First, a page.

Tuesday, August 27, 2013

A Refund for Miley

Yesterday and today, there have been a lot of media splash about Miley Cyrus's performance at the MTV VMAs. (Just typing that sounds like painful inoculations!) And watching the performance on the news proved to be, well painful. Painfully awkward. Painfully ridiculous. Painfully embarrassing for many of her former fans. There has been a lot of speculation as to why Miley did this. It's like seeing someone open their mouth when their dog gives them "kisses." Yuck! And it is natural to question the freaky. And people, it was FrEaKy!!

As I scrolled through my Facebook account, I saw no less than five blog postings and a slew of comments about Miley's latest behavior. People were posting these as:

"I have daughters and I don't want them to do anything so disgusting,"
"Did anyone ever tell Miley, no?"
"Miley is trying to be Britney Spears and announce her impending adulthood"
"Shame on America and the world for idolizing child stars"
"Miley needs Jesus"

All of these topics have merit and someone should or should have addressed these with Miley long before she was old enough to own her own house, drive her Ferrari, or become engaged to her former fiance who was seriously older. Obviously, if someone did discuss appropriate behavior with her it either didn't sink in or no one revisited the topic before she was turned loose. As I watched parts of the performance on The Today Show, I kept looking for someone with a leash, a net, or a lasso. Will Smith and his wife looked like they were saying, "Someone just stop her!" And someone probably should have done just that. Should we be so surprised? I mean, it's MTV and I wouldn't have been surprised if Snooki had ripped off one of the pink bear costumes and joined her.

Personally, I love the comments from people who said that Miley was just trying to do what Britney did years ago to assert her maturity during her MTV Awards strip performance. Well, let's just think about that subject and how well it went for poor Britney. (Pause) Uhmmm... She seems to be doing better, now, but it was rocky for a while. I wonder if Britney wished for a do-over from time-to-time about some of her early adulthood antics. She made Mickey Mouse cry!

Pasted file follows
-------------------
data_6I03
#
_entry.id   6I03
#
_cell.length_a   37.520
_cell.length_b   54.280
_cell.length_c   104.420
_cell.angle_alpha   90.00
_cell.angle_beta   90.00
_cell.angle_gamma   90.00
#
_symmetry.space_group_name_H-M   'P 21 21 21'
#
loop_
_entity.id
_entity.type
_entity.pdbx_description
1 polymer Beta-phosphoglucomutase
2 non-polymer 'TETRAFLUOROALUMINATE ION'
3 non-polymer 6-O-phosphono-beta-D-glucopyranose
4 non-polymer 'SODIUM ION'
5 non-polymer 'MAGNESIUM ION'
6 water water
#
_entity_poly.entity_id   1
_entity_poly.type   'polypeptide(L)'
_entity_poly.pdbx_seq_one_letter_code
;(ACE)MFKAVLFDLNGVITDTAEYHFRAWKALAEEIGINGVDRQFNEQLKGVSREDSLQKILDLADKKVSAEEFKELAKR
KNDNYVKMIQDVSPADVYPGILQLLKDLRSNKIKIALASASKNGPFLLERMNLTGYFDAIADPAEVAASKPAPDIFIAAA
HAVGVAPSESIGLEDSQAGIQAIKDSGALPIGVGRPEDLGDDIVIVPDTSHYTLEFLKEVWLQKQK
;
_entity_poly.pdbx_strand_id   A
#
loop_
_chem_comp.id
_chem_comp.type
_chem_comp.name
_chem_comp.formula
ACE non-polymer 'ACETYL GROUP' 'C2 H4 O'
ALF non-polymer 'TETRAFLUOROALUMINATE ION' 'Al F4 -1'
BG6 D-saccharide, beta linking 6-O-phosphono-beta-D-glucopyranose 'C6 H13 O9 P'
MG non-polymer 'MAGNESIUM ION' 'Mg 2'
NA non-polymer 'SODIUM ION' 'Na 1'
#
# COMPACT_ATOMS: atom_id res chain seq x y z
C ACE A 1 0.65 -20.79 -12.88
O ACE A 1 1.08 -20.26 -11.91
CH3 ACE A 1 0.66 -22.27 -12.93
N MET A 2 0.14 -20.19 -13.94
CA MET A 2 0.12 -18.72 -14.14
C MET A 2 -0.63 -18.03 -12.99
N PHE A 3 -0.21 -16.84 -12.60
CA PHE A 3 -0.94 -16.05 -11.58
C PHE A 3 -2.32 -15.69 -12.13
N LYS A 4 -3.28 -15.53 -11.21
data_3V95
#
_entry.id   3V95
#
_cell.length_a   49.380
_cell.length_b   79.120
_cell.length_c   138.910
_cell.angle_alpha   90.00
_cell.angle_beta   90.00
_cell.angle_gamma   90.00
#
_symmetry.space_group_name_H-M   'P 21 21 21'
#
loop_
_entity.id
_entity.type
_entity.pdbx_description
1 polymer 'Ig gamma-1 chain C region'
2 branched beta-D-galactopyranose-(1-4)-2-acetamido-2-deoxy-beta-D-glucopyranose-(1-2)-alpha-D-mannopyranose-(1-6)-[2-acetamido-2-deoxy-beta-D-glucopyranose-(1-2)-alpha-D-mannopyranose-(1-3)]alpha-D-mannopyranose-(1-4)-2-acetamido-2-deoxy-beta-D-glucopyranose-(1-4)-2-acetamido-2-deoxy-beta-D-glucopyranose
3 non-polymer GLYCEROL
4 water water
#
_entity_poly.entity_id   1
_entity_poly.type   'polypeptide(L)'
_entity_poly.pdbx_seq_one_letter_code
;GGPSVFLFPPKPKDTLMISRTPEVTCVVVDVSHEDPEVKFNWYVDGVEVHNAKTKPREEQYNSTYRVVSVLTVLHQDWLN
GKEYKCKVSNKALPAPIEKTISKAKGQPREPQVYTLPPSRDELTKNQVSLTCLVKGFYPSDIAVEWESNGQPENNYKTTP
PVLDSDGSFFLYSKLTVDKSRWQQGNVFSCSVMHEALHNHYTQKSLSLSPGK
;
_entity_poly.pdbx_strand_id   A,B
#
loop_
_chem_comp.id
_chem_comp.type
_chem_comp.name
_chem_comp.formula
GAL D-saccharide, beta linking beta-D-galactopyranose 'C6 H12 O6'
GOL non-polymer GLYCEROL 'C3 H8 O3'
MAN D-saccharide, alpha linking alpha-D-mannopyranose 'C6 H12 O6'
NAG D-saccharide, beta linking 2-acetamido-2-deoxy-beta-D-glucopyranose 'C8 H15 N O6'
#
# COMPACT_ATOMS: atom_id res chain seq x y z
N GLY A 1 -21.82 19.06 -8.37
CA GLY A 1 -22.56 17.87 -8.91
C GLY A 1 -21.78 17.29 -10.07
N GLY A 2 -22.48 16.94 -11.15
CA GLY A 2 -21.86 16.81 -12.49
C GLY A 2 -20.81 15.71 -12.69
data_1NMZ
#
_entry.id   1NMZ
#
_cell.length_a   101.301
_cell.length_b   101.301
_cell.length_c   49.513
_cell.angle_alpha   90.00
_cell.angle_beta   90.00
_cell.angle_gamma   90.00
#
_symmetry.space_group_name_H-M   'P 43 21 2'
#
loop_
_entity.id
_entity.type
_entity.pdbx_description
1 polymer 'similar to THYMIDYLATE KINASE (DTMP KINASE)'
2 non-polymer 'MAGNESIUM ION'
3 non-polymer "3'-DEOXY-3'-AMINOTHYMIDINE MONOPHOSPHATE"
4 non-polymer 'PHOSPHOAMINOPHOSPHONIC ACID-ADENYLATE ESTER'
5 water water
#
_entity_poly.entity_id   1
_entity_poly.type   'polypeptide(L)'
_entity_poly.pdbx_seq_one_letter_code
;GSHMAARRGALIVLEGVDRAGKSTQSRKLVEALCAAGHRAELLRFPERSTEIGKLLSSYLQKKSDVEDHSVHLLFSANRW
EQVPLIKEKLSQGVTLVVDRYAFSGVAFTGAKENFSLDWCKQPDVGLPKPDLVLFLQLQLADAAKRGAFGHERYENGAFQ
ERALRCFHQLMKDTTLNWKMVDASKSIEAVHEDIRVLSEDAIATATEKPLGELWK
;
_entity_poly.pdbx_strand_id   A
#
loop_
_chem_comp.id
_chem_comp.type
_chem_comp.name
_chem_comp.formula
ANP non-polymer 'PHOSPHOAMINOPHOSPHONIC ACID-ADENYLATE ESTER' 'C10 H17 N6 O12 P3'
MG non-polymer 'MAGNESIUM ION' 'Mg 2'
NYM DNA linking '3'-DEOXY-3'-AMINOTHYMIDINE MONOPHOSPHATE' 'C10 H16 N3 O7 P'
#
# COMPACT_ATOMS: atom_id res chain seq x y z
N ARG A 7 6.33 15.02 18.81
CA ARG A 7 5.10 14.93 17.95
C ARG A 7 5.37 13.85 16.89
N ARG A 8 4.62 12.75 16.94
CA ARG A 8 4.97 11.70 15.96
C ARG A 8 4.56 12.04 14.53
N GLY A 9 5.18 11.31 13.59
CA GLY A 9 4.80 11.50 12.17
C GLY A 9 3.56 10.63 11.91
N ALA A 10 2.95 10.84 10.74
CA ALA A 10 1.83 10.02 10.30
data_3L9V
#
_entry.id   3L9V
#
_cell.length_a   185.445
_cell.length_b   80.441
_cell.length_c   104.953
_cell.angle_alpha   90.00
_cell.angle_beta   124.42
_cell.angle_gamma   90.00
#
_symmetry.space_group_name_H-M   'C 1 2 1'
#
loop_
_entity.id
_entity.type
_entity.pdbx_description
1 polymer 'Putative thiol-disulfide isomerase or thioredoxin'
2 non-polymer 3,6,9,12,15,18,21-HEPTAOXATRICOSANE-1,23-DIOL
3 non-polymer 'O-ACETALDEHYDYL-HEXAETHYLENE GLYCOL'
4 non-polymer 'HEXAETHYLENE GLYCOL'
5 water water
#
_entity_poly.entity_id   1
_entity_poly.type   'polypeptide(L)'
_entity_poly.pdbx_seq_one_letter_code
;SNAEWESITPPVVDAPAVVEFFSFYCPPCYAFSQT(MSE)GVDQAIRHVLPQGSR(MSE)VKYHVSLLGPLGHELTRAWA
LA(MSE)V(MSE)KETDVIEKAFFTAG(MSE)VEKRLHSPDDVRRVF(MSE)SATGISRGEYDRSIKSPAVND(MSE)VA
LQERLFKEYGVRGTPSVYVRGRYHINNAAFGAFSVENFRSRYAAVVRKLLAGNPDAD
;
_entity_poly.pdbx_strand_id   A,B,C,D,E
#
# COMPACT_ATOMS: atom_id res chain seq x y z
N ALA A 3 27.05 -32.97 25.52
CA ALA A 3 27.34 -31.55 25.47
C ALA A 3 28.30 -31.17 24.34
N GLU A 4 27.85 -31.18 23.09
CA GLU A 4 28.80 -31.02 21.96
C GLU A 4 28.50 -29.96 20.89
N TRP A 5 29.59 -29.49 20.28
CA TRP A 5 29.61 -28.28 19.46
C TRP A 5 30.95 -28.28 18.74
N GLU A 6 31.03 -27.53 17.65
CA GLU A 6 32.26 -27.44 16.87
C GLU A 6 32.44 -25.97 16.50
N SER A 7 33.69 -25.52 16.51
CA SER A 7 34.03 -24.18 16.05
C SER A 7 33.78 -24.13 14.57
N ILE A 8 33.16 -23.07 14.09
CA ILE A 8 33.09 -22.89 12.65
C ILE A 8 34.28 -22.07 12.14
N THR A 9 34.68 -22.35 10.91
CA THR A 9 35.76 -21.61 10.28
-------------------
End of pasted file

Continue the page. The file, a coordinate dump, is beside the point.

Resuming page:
I strongly feel that Miley or any future media idol would benefit from a long and cloistered stay at the Convent of Holy Obedience, run by the Carmelite Nuns who practice devoted silence before their debut as a new adult. Rising at daybreak for vespers/prayers, scrubbing tile floors on your boney little knees when it's not time for vespers/prayers,and in bed by nightfall might give a young woman in need of asserting her adulthood time to reflect on just what that might include. Regular progress reports could be made by the Mother Superior. Yes, I think that Miley (or insert name) is grasping the responsibility her actions or No, Miley (or insert name) needs more time to scrape the paint off the outside of the Convent with a nail file as she is not ready to be behave in public.

One comment or blog post is missing, though, but I know what a lot of people are thinking because I was thinking it, too. Many of us were thinking, if that was my daughter I would have...
thrown myself on the stage, dragged (insert daughter's name) off the stage, kicking and screaming (me), and possibly whipping until we were off camera. Of course, I would have done this in total love for my child because we all know that sometimes love hurts. I didn't see her parents cheering her on from the front row, but maybe they couldn't sit there because Billy Ray is not an "A Lister." But even sitting on the last row wouldn't have stopped me from making my way up to the stage to stop the tragedy.

If this is the price for fame, Miley needs her money back.

Monday, June 10, 2013

30 Things About Me or Would My Kids Be Able to Answer Jeopardy Questions About Me

I was stealing Pinterest pins tonight and I saw a pin titled "30 Things My Children Should Know About Me." Naturally curious, I opened what was a blog page by someone who calls herself, "Baby-maker." This would normally scare me or at least cause me to click out off the page, especially when I saw a picture of a very earthy looking young woman, but the macabre is always intriguing and I decided to read her blog page. She was not as granola as I anticipated, and her list was intended for young women with young children, which ruled me out on both counts. As most of you know, my kids are grownish being that Meg is 29 (which she had declared to stay for sometime) and Jordan is 24. Baby-maker's list made me wonder if my kids could pass a factoid test about me without a cheat sheet so I took her list and decided to adapt her list to suit my own time table and needs.


1. List 20 random facts about yourself.
2. Describe 3 legitimate fears you have and explain how they became fears (graphic version)
3. Describe your relationship with your spouse. (graphic version)